TRNC Foreign Minister Emine Çolak said this week that if the issue of hellim cheese is resolved as a confidence building measure (CMB), with economic benefit to both sides, it will enhance the negotiation process. Any other strategy could have a negative impact on the Talks, which are currently progressing positively, she said.
At a conference organised by the Cyprus Turkish Chamber of Industry (CTCI), Minister Çolak reminded the audience that a quarter of the TRNC’s export trade depends on hellim, which provides jobs for 17% of the population.
She said hellim had a big cultural significance for Turkish Cypriots, and as a globally known and sold product, had a large role in the quest for peace in Cyprus.
Minister Çolak said the Greek Cypriot administration had applied to the European Union for a Protected Designation of Origin (PDO) for hellim: “They requested that the monitoring of hellim take place in ‘areas under the effective control of the Republic of Cyprus.’ We said it was not possible for the monitoring in the North to be conducted by the Greek Cypriot Ministry. Our position was deemed valid, and alternatives were sought.”
“A mutually-agreed document treating hellim as an ‘exceptional situation’ was produced after the meeting on 16 July 2015 between the two leaders and the President of the EU Commission, Claude Juncker. It accepted that an independent institution would be assigned by the EU to monitor hellim production in the TRNC. The Commission also prepared a draft amendment to the Green Line trade Regulation to take effect with the PDO.”
“Any negative decision taken by the Commission over hellim could harm the Talks”
“The Greek Cypriot administration then demanded various changes. We were quite happy with what we saw as a progressive agreement,” said Çolak, adding: “After reaching it, we were disappointed by the amendments requested by the Greek Cypriots, who said it was a threat to their sovereignty. The Commission listened to their objections, and prepared another document. It then transferred the issue to the EU Council so that it could not be disputed any further, and a conclusion be reached. “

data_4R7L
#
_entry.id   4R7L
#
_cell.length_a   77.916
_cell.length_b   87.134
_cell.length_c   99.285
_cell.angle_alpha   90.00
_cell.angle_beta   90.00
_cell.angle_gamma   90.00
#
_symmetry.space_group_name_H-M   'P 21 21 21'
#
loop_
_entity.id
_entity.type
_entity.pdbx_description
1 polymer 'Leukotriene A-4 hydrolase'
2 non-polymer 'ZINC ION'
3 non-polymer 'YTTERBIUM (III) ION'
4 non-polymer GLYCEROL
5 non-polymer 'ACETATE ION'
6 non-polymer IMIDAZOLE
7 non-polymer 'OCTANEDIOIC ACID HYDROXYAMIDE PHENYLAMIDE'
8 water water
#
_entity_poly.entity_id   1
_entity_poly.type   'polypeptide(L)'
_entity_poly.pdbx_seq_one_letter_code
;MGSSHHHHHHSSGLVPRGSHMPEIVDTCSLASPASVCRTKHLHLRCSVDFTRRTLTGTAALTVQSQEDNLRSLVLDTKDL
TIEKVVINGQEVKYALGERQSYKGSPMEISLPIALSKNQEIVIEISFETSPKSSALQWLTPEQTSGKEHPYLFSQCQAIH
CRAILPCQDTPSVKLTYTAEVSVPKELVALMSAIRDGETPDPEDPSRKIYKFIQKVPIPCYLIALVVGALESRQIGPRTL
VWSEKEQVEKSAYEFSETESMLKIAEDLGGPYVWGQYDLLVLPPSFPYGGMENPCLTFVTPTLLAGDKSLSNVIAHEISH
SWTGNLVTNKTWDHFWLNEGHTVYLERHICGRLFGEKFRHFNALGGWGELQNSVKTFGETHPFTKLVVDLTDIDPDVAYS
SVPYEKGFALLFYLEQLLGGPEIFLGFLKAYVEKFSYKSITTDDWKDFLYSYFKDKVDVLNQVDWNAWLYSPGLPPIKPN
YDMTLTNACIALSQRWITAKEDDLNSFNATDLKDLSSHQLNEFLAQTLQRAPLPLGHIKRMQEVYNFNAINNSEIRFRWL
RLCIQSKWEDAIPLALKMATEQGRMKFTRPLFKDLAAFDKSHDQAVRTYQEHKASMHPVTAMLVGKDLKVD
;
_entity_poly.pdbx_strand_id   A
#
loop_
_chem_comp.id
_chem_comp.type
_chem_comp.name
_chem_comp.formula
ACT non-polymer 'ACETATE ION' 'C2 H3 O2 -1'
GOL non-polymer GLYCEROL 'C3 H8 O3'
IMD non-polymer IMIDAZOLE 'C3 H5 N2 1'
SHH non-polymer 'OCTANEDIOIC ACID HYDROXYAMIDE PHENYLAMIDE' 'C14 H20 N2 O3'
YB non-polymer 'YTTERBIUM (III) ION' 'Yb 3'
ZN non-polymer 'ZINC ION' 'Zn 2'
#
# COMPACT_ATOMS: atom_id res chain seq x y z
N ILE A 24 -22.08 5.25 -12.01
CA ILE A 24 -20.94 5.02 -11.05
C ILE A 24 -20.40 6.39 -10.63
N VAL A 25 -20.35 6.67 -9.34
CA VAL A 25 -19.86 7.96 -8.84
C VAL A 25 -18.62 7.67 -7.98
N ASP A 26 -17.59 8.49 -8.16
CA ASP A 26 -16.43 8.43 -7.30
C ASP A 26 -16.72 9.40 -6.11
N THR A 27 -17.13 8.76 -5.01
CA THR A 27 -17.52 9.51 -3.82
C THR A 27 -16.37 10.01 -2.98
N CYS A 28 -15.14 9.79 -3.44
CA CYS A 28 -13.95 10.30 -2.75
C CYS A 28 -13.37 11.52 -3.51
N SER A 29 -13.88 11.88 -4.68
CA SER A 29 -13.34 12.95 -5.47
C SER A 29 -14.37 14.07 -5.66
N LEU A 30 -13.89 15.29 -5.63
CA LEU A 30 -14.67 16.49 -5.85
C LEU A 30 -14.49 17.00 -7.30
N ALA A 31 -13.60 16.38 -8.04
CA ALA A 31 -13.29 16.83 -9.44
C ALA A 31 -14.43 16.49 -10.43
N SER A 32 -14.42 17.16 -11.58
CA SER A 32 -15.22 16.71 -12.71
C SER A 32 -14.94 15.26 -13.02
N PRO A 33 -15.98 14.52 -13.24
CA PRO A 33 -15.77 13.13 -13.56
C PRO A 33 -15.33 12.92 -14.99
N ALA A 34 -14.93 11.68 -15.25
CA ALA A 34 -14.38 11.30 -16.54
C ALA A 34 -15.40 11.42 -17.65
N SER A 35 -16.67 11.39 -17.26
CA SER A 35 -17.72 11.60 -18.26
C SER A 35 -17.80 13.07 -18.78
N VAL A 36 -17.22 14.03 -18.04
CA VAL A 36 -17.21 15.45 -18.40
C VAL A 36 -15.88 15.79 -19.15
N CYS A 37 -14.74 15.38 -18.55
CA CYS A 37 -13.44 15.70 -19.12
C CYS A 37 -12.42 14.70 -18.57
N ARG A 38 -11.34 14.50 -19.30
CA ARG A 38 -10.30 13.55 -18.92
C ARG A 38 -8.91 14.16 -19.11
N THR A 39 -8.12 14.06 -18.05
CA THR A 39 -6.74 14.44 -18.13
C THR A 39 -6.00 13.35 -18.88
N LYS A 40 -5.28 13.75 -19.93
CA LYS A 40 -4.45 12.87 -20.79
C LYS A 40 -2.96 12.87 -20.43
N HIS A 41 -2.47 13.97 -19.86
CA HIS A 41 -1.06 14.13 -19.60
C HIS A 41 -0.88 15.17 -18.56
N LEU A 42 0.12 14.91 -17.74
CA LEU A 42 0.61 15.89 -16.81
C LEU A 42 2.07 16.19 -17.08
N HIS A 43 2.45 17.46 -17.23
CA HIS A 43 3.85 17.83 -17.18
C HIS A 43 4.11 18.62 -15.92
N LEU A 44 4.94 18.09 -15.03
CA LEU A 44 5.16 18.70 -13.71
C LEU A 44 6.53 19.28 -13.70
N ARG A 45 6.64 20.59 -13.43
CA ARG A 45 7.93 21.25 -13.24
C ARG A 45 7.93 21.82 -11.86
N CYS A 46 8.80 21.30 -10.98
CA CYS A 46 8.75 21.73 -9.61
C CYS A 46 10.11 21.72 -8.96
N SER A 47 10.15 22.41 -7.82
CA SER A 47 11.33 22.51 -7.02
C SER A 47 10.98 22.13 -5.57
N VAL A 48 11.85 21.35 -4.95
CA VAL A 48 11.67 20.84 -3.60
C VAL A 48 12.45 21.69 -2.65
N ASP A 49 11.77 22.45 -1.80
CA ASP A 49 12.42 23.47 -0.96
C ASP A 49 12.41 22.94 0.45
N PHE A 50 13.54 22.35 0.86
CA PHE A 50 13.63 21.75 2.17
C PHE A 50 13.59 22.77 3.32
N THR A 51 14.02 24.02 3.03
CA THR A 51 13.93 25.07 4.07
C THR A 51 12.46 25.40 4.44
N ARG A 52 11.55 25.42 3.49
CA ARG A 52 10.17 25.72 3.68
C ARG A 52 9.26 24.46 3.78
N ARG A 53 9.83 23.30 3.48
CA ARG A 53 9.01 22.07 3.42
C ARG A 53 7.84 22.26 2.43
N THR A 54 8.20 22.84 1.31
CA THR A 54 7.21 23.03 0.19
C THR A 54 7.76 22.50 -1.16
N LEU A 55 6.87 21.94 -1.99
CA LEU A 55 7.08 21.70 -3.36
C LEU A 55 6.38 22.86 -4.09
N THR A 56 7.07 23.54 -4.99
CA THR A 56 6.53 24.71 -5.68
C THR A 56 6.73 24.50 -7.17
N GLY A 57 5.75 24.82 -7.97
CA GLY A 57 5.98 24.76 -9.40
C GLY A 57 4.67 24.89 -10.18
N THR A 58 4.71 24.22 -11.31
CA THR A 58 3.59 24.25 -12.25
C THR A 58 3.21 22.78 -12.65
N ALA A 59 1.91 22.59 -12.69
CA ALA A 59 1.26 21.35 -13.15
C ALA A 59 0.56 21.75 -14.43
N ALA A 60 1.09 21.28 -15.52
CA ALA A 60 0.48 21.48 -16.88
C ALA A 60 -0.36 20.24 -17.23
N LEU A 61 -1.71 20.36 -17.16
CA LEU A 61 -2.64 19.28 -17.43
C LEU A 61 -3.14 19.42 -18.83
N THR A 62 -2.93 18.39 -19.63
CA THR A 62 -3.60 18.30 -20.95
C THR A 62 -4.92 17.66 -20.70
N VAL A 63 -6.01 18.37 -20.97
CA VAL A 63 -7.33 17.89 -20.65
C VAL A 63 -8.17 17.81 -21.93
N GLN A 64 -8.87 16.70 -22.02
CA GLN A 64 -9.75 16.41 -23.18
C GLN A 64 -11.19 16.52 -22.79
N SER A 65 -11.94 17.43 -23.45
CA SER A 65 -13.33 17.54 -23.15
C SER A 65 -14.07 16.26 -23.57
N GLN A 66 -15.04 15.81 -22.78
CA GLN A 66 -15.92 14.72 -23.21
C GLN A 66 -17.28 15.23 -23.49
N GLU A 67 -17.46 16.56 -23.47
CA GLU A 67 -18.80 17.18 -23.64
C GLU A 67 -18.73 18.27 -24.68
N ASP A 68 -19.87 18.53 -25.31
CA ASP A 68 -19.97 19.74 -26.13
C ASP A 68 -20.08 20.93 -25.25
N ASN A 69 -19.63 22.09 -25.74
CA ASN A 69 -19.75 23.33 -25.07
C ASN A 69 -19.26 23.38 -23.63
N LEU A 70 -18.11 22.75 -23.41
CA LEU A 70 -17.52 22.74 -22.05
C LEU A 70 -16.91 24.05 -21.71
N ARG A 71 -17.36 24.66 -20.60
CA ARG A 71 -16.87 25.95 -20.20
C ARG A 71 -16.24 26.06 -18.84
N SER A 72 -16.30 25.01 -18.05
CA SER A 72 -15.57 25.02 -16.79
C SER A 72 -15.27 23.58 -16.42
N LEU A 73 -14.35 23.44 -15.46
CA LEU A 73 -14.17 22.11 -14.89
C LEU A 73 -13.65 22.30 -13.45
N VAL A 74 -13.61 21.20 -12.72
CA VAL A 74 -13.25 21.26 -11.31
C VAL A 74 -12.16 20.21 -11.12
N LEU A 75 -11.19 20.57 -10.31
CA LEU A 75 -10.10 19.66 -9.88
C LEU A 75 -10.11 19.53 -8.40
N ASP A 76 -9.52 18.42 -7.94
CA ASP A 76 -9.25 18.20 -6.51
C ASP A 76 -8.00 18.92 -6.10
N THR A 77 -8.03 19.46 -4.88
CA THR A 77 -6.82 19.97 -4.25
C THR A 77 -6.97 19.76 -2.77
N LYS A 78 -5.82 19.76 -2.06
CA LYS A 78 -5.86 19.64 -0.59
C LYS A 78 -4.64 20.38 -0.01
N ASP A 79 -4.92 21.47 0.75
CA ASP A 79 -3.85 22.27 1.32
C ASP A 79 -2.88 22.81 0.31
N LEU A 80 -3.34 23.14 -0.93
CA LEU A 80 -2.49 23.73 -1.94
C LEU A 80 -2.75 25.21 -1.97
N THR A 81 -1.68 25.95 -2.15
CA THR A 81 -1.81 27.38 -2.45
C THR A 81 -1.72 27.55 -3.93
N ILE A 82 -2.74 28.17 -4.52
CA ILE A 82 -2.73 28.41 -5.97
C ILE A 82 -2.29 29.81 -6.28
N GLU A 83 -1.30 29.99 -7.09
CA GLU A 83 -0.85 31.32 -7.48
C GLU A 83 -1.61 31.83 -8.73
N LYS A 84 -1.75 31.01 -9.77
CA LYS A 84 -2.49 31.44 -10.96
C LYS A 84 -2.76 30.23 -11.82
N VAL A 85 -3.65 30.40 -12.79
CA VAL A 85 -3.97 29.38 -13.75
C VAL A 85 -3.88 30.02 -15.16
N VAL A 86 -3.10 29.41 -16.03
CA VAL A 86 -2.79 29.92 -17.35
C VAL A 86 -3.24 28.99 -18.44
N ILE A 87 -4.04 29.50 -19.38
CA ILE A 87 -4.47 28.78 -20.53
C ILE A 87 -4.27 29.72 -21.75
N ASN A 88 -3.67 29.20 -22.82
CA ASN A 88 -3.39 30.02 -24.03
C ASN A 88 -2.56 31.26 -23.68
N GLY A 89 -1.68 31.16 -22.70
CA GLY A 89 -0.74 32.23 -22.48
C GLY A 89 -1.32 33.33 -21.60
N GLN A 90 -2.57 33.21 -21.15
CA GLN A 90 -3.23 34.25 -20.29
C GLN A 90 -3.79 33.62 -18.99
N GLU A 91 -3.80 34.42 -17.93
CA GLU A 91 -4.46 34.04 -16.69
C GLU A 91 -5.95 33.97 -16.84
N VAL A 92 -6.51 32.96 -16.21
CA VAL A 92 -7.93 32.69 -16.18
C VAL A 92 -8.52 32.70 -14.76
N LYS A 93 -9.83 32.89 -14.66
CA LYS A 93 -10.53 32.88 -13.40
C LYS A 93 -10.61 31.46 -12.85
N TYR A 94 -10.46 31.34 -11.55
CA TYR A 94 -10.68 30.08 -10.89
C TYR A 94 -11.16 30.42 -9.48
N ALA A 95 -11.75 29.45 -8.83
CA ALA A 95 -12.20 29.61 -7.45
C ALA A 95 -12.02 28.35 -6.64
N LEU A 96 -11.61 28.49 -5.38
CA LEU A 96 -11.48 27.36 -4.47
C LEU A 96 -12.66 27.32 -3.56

“The assumption of mutual benefit between the Turkish and Greek Cypriot sides on the issue of hellim is an important aspect of economic growth. But we are not just talking about a packet of cheese. Any negative decision taken at this stage by the Commission over the demands of the Greek Cypriots pertaining to the hellim PDO could harm the Talks. Since the Greek Cypriot side is not attempting to cooperate with us over the monitoring of hellim, the EU Commission should consider the Green Line Regulation implementations throughout this process.”
“The best approach would be to establish a control mechanism which will include the relevant Chambers in Northern Cyprus, our Ministry of Agriculture, and the EU. We expect the EU Commission to adopt an approach which recognises the equal rights of the Turkish Cypriots and the Greek Cypriots, and allows all relevant parties in Northern Cyprus with valid objections to be heard.”
“Greek Cypriots are not negotiating in good faith”
Mr Fahri Zihni, chair of Embargoed!, the London-based organisation which campaigns to remove trade and other embargoes imposed by the UN and the EU upon the TRNC, said this week: “We have lobbied EU Commissioners and discussed hellim issues with the TRNC’s Chamber of Commerce, and we have hosted the Chamber of Industry’s President Cirali at a recent hellim round table discussion. It is very encouraging to see that Foreign Minister Çolak has picked up, developed and reinforced industry concerns in a clear attempt to make the PDO work for the benefit of both sides.”
“It is clear from the way that the Greek Cypriots have speedily rejected both the letter and the spirit of this specially- negotiated hellim PDO that they are not negotiating in good faith. If they can renege on the Hellim agreement between themselves, the EU and Turkish Cypriots, what guarantee is there that they will not renege on an agreed constitution for the future of Cyprus?”